The problem with reviewing a documentary as terrific as Icarus is that to even  describe the plot is to diminish the visceral punch of film; the real-life events lay out an arc that the story must follow.

So let’s start here: This review is an entire spoiler alert. To fully appreciate the movie, see it with as little advance knowledge as possible. It’s worth it.

The product of freshman energy and fortuitous timing, Icarus is a searing examination of doping in the sports world — and Russia’s particular fascination and unofficial sanction of it. Directed and co-written by Bryan Fogel in his first documentary, Icarus exposes Russia’s massive sports doping program while playing a bit like an absurdist thriller.

The film begins with a Supersize Me-like proposition: Fogel, an amateur bicyclist devastated by the Lance Armstrong scandal, decides to dope for the brutal Haute Route amateur race — and beat the myriad doping tests that accompany it. Fogel explains that if Armstrong could beat more than 500 doping tests in his career, surely he could game one race undetected. Fogel does — and it nearly derails the film. Though he manages to go uncaught, his race times  are poorer under performance enhancing drugs, leaving him bitterly discouraged.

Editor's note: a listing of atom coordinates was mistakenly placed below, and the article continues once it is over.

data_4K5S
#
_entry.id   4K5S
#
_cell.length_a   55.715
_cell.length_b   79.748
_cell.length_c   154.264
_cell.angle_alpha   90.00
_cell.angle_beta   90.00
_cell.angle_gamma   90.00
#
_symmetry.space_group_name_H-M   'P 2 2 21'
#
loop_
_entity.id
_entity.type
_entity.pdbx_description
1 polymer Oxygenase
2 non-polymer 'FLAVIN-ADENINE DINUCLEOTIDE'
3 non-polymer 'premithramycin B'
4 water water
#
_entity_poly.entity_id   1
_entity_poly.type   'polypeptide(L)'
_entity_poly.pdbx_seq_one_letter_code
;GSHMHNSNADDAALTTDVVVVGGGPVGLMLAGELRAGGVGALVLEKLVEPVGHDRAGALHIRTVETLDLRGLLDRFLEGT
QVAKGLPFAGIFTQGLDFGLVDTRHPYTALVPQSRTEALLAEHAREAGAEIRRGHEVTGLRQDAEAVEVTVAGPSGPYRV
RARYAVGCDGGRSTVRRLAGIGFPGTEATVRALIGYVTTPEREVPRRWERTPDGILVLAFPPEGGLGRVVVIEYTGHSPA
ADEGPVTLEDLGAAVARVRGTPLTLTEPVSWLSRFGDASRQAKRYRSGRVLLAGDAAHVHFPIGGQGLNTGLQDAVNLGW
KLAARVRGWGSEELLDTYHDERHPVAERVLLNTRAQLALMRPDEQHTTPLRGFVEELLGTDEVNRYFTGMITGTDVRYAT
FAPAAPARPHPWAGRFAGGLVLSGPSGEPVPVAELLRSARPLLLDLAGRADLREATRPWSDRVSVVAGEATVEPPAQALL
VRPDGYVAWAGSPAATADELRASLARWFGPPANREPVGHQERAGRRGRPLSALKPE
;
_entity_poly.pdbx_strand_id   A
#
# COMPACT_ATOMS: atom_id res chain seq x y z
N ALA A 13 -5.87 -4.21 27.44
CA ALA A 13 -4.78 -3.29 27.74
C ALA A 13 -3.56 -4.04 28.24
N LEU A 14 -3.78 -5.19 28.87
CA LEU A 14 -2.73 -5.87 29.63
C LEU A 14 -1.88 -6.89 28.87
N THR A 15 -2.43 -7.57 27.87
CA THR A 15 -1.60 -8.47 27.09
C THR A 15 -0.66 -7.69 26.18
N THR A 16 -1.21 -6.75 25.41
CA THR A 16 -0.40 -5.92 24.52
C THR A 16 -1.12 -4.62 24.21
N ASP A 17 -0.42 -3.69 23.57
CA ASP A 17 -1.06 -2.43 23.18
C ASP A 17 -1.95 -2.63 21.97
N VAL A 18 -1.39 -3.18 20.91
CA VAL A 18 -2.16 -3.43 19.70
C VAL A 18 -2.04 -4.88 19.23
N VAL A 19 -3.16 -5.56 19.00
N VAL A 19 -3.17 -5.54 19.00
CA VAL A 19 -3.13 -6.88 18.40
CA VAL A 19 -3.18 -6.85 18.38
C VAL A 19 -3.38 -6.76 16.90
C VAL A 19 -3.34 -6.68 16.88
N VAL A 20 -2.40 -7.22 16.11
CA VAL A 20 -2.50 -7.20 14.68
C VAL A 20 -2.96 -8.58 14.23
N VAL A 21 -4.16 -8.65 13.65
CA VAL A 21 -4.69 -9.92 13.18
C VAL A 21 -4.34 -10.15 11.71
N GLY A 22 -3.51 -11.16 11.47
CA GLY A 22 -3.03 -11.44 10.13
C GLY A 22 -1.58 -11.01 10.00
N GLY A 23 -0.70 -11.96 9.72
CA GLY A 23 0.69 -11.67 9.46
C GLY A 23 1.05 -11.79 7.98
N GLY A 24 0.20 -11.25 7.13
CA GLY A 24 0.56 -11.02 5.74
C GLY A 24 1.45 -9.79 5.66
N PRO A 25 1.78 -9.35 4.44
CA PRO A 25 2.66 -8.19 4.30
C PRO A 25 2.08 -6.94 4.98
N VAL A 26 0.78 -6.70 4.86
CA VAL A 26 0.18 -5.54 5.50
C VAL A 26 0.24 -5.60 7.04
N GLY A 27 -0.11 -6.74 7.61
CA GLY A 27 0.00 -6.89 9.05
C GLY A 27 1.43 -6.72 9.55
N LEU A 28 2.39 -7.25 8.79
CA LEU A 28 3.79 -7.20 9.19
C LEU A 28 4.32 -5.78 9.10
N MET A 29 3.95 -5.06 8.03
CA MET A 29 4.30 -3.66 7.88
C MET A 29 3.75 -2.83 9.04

It’s here where the real star of the movie, Dr. Grigory Rodchenkov, takes over. Eloquent and  boyish with more than a little mischievousness, Rodchenkov was head of Russia’s Anti-Doping Centre for more than a decade.

Why he would participate in an American expose on doping is never fully explained, one of Icarus’ few faults. But the doctor is so affable — he bonds with Fogel when the men show their dogs over Skype — that after a while, we don’t care why he’s doing it. If anything, we  root harder for him to get away with it as Russian authorities seek a singular culprit in the doping scandal of the 2016 Winter Olympic Games in Sochi.

Much of Icarus’ potency comes from its extraordinary timing, which turns the documentary into a thriller Tom Clancy could pen. As misfortune befalls other Russian doping authorities, Rodchenko’s whispered plea to be rescued from Russia is as potent as any drama we will see in 2017. That startling pivot from expose to escape flick makes Icarus’ 2-hour runtime feel all too brief. There are a half dozen scenes that could have ended the film, including court evidence of a Russian doping scheme that, literally, dropped the jaws of witnesses. The movie has the same effect.

The film ends on a postscript that is just as unnerving as the facts it uncovered: Rodchenko remains in U.S. witness protection for fear that Putin will have the doctor assassinated. Given the real-world tensions of the Russia-election probe, Rodchenko’s fate could make for another documentary.

For now, though, we have more than enough in Icarus, a movie that brings the sports world’s doping house of cards tumbling down.

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